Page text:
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« Reply #4 on: April 03, 2013, 02:51:49 pm »

Are they getting paid overtime for this?
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patric
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« Reply #5 on: May 03, 2013, 12:40:06 pm »

"I reject the notion that we need to keep jacking up police and fire academies over and over again in order to pursue public safety," he said.
"I would much rather be looking at ways to hold our existing departments accountable for the work that they do and the hours they spend and the way they spend their time."

http://www.tulsaworld.com/article.aspx/Mayor_Dewey_Bartletts_budget_shorts_police_staffing/20130503_16_A11_CUTLIN685837


Go Blake!
Councilor Ewing was responding to mayoral candidates claims that we arent throwing enough money at public safety.  The Whirled story continues:

MGT of America Inc., which was contracted by the city to review the Police Department's staffing levels, recommended in 2008 that the department have 448 officers dedicated to patrol duties.
Jordan told the council in January that the city had 305 patrol officers that month.

However, a report presented to the council later in January showed that increases in police funding had exceeded inflation by 2.4 percent in the past decade even though the department lost 48 positions during that span.
Officials have pointed to increasing salaries and overtime costs.


It seems every time we have an academy, we end up with less officers on the street.
Is attrition outpacing leadership's forecasts, or are we overstocking specialty squads once fresh fish arrive?
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"Tulsa will lay off police and firemen before we will cut back on unnecessarily wasteful streetlights."  -- March 18, 2009 TulsaNow Forum
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« Reply #6 on: May 06, 2013, 11:10:44 am »

Wish we could clone Blake for some of the other districts.
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patric
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« Reply #7 on: January 17, 2019, 03:05:23 pm »

Wish we could clone Blake for some of the other districts.


Mayor says Police use-of-force incidents need outside scrutiny, Union says piss off.


Saying it is time to give police officers the tools they need to help establish trust with the community they serve, Mayor G.T. Bynum announced Wednesday that he intends to create an Office of the Independent Monitor.
“Internal Affairs investigations are conducted confidentially, and citizens don’t have a means of verifying results,” Bynum said. “I think we owe it to the citizens and to the officers to do better.”


https://www.tulsaworld.com/news/local/police-use-of-force-incidents-need-outside-scrutiny-mayor-says/article_652210a1-df63-5ed1-9866-2db2d24dd5df.html

https://www.tulsaworld.com/fop-opposition-letter/pdf_a216c4cd-d1c8-5661-9752-bb1708139762.html

https://www.denvergov.org/content/denvergov/en/office-of-the-independent-monitor.html

Police union to Bynum: Negotiate with FOP to create independent monitor or face lawsuit
https://www.tulsaworld.com/news/local/police-union-to-bynum-negotiate-with-fop-to-create-independent/article_dabcc070-65f2-5e86-a3d7-96a87eed2127.html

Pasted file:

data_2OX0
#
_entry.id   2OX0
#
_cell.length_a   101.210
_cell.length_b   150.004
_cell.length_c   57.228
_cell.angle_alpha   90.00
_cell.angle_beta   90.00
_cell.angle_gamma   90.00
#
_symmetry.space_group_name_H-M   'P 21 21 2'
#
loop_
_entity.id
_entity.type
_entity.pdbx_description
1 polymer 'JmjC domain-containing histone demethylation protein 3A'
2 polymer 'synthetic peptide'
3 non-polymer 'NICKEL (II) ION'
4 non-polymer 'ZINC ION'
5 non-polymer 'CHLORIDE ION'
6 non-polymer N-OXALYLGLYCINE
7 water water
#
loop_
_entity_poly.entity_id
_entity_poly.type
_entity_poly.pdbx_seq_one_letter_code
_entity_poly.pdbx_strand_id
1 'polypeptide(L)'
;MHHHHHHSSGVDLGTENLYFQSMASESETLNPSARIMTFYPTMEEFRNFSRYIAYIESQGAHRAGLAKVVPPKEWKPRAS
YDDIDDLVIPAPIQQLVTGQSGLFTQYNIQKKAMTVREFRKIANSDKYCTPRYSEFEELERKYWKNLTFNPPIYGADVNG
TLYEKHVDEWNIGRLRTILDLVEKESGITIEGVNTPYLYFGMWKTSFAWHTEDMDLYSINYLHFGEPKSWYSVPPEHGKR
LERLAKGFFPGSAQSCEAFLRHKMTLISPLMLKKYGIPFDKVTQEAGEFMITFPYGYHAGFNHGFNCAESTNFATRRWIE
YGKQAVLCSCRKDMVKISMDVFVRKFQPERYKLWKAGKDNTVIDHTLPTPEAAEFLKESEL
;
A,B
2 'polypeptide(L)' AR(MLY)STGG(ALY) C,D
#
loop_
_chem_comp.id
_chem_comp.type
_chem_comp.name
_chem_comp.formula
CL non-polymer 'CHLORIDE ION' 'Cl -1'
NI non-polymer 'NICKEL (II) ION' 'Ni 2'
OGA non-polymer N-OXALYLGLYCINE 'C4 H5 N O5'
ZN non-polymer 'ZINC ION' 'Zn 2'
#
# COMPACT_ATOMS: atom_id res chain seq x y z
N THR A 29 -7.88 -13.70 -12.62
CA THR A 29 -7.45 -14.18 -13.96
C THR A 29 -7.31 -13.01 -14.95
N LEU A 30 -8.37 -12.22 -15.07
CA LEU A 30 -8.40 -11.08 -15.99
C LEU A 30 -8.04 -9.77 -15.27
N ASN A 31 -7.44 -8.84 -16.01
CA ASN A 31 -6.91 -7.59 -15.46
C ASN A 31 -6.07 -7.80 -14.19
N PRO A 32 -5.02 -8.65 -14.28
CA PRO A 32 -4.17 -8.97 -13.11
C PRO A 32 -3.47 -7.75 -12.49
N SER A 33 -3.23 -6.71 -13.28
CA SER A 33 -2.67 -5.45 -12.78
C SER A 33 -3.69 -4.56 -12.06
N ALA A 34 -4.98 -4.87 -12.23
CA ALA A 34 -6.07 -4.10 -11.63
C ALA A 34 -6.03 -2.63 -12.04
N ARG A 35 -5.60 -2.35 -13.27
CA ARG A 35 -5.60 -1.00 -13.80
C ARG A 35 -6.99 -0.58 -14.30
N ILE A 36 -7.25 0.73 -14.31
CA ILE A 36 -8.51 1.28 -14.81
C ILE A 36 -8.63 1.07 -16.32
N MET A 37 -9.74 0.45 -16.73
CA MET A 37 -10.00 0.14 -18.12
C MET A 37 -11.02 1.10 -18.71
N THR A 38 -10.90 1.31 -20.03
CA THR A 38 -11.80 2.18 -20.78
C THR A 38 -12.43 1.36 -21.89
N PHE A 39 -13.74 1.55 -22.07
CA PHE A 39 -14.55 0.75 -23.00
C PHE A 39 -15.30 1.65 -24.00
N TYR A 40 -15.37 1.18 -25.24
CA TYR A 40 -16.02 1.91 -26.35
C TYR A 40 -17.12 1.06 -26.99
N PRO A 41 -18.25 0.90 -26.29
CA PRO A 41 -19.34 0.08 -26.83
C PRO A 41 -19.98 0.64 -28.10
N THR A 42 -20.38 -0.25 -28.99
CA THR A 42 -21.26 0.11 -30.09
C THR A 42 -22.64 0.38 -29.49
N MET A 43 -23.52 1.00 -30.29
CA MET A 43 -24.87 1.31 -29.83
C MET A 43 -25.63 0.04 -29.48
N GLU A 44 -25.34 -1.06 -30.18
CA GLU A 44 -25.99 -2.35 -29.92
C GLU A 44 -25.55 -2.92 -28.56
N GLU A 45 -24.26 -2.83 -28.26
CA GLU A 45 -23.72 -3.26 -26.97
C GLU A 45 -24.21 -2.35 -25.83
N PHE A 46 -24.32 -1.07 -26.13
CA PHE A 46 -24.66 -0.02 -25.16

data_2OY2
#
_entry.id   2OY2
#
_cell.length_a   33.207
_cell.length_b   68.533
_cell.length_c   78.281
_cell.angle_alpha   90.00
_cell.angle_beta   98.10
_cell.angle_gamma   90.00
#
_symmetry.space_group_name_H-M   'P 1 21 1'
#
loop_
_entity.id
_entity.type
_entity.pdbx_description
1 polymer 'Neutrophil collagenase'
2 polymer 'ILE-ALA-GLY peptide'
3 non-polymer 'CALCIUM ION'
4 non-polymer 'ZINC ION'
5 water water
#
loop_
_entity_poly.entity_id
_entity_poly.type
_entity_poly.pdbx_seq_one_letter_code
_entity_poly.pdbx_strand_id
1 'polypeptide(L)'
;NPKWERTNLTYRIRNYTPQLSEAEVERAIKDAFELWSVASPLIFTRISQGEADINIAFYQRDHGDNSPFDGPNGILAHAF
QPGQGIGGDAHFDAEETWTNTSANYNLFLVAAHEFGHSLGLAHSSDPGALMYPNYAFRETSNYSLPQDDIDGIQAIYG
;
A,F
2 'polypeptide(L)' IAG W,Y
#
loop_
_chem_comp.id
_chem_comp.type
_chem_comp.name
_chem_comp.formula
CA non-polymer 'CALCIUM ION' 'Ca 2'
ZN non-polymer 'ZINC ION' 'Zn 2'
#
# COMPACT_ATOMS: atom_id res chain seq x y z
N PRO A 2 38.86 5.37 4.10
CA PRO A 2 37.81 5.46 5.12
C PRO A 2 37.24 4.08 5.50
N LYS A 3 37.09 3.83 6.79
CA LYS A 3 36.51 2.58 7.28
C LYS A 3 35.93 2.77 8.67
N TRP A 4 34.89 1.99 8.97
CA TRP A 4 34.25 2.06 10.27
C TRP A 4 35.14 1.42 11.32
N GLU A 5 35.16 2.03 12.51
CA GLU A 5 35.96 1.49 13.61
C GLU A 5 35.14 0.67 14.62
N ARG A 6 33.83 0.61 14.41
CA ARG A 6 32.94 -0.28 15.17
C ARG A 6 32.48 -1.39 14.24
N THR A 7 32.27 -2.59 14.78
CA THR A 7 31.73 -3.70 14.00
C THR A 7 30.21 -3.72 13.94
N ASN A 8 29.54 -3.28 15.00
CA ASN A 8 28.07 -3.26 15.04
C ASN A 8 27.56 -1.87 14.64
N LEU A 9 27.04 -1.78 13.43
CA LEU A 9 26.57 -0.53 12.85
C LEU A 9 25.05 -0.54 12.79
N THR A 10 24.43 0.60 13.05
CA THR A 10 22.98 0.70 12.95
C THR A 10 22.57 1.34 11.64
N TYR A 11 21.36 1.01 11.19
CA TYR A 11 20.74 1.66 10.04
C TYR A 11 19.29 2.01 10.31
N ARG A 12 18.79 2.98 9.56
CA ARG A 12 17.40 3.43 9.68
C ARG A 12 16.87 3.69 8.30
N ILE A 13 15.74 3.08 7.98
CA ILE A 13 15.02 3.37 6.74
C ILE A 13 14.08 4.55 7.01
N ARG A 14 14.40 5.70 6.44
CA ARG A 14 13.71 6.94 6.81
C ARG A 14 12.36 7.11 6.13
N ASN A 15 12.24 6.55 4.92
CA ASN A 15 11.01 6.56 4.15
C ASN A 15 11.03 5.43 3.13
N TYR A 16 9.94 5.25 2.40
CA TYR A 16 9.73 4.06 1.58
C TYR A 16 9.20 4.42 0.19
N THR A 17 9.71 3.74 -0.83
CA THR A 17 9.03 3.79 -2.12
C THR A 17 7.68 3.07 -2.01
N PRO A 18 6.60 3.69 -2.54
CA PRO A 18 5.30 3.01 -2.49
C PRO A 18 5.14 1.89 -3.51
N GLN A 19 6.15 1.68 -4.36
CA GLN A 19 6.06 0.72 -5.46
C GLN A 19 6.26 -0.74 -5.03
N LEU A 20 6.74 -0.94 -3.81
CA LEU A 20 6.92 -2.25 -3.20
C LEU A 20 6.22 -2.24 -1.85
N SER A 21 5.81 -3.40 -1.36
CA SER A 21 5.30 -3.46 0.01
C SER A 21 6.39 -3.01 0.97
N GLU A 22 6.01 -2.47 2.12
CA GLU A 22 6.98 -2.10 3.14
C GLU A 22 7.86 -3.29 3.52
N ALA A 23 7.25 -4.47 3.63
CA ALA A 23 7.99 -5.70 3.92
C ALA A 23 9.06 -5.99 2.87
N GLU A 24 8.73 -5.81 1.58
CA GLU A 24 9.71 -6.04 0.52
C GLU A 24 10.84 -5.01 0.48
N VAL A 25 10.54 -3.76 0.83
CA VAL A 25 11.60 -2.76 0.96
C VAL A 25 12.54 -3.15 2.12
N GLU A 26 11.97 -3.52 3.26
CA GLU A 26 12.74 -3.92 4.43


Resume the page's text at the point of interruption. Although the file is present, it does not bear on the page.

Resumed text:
Related:  FOP opts out of actions considering police oversight (2001)
https://www.tulsaworld.com/archives/fop-opts-out-of-actions-considering-police-oversight/article_f1b281a0-15b0-585b-bc01-d7945eed3599.html

https://www.tulsaworld.com/news/local/tpd-union-using-incident-involving-judge-to-smear-councilor-s/article_52221d8c-3889-507d-953a-8db091d2a037.html
« Last Edit: March 10, 2019, 11:11:50 am by patric » Logged

"Tulsa will lay off police and firemen before we will cut back on unnecessarily wasteful streetlights."  -- March 18, 2009 TulsaNow Forum
patric
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« Reply #8 on: June 21, 2019, 10:41:44 pm »

A police union is suing prosecutors to protect the reputations of cops caught making racist Facebook posts.

St. Louis Circuit Attorney Kimberly M. Gardner added 22 more names Tuesday to a list of officers banned from bringing cases to her office, this time after a national research project accused them of making racist and anti-Muslim social media posts.

The total number is now almost 60, roughly 5% of the department’s force of about 1,100 commissioned officers.

Gardner sent a letter to Public Safety Director Jimmie Edwards and St. Louis Police Chief John Hayden on Tuesday informing them of the changes, saying that seven of the 22 officers are “permanently banned,” meaning her office won’t issue charges based on their investigations, won’t apply for search warrants they seek and won’t consider cases in which they are essential witnesses.

The Police Officers’ Association took Gardner’s office to court, seeking a protective order to keep the identities of the officers sealed, arguing that their professional and personal reputations could be permanently damaged if they are released.

https://www.stltoday.com/news/local/crime-and-courts/more-st-louis-police-officers-added-to-list-of-cops/article_56d644c6-e0a7-54ed-991f-64c51b30ac27.html

https://www.cnn.com/2019/06/20/us/plain-view-project-police-investigating/index.html
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"Tulsa will lay off police and firemen before we will cut back on unnecessarily wasteful streetlights."  -- March 18, 2009 TulsaNow Forum